Map showing the South has the highest maternal mortality rates. Many states do not have data available.
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Emma Rubin // Stacker

Southern states report worse outcomes overall

Because the U.S. has no universal health care and health policy—and hospital quality and access vary so much across the U.S.—so do maternal mortality rates. In the South, where the states with the highest populations of Black people live and structural racism has left communities impoverished and underfunded, maternal mortality rates are the highest.

Tennesee, Kentucky, Alabama, and Arkansas see maternal deaths at higher rates than other states in the U.S. Notably, all four states have high concentrations of maternity care deserts, where there's no access to maternal health care. These states also have something else in common: active abortion bans. According to a 2023 report from the Gender Equity Policy Institute, women in states with abortion bans are about three times more likely to die pregnancy-related deaths. By 2021, the maternal mortality rate in states with abortion bans was more than two times higher compared to other states.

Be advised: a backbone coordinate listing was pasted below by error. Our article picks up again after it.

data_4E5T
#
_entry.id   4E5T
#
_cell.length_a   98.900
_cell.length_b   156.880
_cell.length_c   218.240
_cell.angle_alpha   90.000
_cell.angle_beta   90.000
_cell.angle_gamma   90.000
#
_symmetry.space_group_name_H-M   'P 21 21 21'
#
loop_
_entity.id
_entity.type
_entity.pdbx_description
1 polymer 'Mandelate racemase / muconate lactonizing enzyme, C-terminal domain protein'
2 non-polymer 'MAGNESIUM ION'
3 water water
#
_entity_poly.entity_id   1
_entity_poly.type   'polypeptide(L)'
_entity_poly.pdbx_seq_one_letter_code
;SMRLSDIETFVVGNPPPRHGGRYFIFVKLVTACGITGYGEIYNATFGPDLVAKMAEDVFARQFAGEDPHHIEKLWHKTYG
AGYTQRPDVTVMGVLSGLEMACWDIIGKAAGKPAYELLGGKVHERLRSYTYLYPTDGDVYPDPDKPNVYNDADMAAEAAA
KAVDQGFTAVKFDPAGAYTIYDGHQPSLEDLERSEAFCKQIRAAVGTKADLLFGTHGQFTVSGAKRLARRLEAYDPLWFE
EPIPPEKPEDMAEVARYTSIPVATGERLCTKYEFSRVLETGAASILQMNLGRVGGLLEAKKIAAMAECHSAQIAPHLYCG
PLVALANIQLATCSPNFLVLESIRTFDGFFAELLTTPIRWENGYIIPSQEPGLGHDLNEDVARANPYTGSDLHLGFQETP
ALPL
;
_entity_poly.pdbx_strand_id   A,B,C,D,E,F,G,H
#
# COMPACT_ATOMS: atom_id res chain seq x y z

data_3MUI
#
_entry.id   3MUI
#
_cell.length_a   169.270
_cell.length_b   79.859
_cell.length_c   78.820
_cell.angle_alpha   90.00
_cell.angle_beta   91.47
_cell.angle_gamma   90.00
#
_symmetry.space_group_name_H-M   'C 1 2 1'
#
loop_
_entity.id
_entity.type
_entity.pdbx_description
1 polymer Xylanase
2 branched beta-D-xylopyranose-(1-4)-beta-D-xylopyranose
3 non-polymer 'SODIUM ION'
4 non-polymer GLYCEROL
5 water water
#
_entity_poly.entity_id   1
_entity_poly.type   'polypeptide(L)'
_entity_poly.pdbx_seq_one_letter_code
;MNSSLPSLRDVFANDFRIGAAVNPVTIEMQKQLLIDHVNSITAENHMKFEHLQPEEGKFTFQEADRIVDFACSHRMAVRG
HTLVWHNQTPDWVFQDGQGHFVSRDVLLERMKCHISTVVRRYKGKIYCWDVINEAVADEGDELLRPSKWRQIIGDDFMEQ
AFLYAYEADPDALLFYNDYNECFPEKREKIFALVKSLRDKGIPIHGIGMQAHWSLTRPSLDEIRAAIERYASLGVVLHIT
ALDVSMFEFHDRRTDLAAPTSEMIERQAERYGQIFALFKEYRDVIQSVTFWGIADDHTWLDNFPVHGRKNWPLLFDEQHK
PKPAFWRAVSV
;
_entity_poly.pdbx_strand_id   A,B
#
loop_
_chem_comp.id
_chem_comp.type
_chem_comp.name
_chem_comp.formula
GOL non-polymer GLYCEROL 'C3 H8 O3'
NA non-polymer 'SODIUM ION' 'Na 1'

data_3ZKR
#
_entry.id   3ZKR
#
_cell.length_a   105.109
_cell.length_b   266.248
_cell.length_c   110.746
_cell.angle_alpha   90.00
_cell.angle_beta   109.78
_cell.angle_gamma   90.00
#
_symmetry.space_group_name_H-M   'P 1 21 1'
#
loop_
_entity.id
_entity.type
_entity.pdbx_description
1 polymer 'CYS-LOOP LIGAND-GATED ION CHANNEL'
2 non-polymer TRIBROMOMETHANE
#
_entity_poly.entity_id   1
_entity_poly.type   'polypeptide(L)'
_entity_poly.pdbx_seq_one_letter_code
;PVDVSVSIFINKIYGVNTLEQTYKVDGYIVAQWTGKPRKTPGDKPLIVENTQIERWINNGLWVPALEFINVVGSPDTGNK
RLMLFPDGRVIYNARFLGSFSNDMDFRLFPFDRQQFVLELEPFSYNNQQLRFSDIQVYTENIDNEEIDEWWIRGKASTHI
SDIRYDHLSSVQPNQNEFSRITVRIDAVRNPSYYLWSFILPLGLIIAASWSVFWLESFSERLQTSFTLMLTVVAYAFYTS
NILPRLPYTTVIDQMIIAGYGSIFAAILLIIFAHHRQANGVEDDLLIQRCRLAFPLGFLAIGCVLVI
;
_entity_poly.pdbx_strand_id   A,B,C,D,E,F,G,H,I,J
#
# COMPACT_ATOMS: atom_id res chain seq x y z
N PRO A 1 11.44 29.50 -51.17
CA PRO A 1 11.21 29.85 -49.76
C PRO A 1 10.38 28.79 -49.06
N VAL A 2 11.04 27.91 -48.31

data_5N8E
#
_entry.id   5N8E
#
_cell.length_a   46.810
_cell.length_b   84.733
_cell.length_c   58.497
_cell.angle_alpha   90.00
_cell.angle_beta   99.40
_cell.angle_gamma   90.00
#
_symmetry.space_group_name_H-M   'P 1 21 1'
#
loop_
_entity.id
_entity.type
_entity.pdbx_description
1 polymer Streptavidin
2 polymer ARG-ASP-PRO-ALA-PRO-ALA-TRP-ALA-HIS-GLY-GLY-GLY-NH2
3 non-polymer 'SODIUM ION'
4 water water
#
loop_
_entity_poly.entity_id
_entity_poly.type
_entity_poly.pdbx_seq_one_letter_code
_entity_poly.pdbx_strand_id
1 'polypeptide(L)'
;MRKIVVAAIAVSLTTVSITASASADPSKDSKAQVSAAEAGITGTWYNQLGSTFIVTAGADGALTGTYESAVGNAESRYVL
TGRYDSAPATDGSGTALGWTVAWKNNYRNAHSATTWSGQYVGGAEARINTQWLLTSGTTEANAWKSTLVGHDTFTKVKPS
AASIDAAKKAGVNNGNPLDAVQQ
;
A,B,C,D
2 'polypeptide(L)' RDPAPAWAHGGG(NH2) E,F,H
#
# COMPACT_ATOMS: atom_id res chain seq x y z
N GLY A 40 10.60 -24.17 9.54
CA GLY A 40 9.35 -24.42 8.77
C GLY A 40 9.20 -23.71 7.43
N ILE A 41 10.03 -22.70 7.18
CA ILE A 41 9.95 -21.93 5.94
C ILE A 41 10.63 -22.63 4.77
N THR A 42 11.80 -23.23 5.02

While living in maternity care deserts and lack of insurance affect overall maternal mortality rates across states, other factors like persistent segregation within states present a different problem.

Range plot showing that Nevada and New York have the widest disparities in pregnancy-related deaths for Black versus white mothers.
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Emma Rubin // Stacker

Pregnancy-related deaths data sheds light on local racial disparities

Maternal mortality rates at the local and state level are sometimes suppressed due to low incident counts. This is even more prevalent when showing rates for different races within a state due to low sample sizes. However, data on pregnancy-related deaths is more widely available.